Kathy (and Alex), you were always mystical figures to me, associated with magical time spent at your home in London, outside in the beautiful, symmetrical garden, the bright kitchen, or at the theater. Kathy took such an interest in me and Emmett, genuinely wanting to know what was going on in our lives, and equally invested in our dreams for the future. We would receive boxes of books in the mail as kids, whether we were in France or the US, and she always picked the perfect books, ones that we couldn't put down until they were finished and that we would reread over and over again. We would picture her far away, walking to her famous London bookstore and selecting books for all of us kids that were almost written especially for each of us. She knew I loved both fantasy fiction, and ironically, World War II books, and each time they arrived, I would escape into these very different worlds for days at a time. I can still name books that I own and love that came from her hands, and her books shaped both me and Emmett into lifelong readers, something that Emmett brought up to me and my mom only a few weeks ago. I knew she was a confident, strong, and sophisticated woman and I always wanted to impress her. I knew how much she loved taking care of Alex, and how well taken-care of she was by Alex. She was one of the major people in my life who instilled a love of travel and living among different cultures in me, something that has profoundly shaped how I have lived my life. She valued education so highly, and always supported an ambition to learn endlessly. My interactions with her over recent years were mainly through phone calls, early in the morning US time, were she took such an interest in my Peace Corps service and my journey to become a nurse, a goal that I am thrilled she saw me achieve and knew how much passion and joy I take in nursing as a career. She talked at length about parallels and differences between the US and Israeli healthcare system, as well as particular nurses and caregivers who had had a positive impact on her life in the past years. And she always talked about her and Alex's incredible garden in Israel, which I never saw for myself. She sent me photos and described the climate, and plants that grew particularly well there. She inspired me to plant my own flowers and update her with photos of my progress. Alex, Kathy was so lucky to love you and be so loved and cared for by you for many happy years. I will remember Aunt Kathy for many years to come, and she will be a part of me and of the care of give to my family and my patients, always.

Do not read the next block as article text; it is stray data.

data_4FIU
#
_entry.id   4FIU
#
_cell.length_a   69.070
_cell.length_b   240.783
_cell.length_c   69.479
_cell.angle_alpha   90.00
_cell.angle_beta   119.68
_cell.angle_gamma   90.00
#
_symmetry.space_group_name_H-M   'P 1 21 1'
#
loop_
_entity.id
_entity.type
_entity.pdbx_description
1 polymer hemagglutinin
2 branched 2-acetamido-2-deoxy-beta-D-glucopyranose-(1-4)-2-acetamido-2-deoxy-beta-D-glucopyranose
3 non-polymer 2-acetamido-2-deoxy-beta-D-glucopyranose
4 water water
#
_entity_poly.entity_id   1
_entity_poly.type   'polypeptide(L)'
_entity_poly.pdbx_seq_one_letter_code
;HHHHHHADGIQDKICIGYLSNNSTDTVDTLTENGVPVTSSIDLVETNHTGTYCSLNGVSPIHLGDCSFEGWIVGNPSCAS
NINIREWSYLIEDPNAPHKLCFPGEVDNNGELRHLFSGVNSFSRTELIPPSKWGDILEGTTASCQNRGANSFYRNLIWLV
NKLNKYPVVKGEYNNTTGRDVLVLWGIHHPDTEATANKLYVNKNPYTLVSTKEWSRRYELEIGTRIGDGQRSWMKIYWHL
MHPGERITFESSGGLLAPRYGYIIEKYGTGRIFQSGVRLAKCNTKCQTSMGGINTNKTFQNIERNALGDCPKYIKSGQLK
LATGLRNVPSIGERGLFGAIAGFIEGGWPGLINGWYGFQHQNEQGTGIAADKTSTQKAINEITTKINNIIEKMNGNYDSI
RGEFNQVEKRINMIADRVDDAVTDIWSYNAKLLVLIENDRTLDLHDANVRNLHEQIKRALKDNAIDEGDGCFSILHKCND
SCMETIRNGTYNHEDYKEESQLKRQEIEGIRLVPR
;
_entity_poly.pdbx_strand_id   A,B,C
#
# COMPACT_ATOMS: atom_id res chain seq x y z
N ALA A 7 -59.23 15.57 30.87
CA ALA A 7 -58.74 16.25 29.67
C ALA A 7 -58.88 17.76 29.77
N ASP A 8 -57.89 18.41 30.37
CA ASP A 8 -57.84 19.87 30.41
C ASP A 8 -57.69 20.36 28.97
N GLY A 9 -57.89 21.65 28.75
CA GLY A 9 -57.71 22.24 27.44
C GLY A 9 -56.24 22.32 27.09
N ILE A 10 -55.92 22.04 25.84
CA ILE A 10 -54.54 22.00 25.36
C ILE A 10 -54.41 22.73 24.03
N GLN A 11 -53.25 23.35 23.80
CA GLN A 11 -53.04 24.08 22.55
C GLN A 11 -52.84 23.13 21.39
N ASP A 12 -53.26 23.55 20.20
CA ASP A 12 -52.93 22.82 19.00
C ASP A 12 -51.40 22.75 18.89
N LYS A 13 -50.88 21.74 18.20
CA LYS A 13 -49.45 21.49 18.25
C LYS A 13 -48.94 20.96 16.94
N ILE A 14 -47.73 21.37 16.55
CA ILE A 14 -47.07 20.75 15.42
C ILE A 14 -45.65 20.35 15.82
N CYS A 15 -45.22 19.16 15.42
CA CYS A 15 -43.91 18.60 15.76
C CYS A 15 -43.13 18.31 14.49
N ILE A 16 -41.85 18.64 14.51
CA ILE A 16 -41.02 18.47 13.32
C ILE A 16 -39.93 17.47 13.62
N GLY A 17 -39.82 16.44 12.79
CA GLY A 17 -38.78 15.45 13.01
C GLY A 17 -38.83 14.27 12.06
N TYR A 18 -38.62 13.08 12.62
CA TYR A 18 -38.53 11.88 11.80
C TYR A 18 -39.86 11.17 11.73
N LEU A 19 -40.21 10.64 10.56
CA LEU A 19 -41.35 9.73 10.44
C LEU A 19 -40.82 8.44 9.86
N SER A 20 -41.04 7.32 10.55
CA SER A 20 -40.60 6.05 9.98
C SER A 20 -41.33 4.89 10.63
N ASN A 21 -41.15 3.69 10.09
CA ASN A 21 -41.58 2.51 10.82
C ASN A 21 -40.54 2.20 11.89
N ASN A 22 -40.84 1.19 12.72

Emmett Freedman
My fondest memories of Aunt Kathy all involve books. Boxes of books, unique books from British bookstores. News clippings about my favorites. Years of correspondence updating her on the things I was reading. For someone I saw only a handful of times in the last 27 years to have had such a large impact on my life is truly remarkable, and is a testament to all the other things being mentioned on this page here. Aunt Kathy set a great example for what it means to support and love your family.

Claire (Freedman) and Tom Stouffer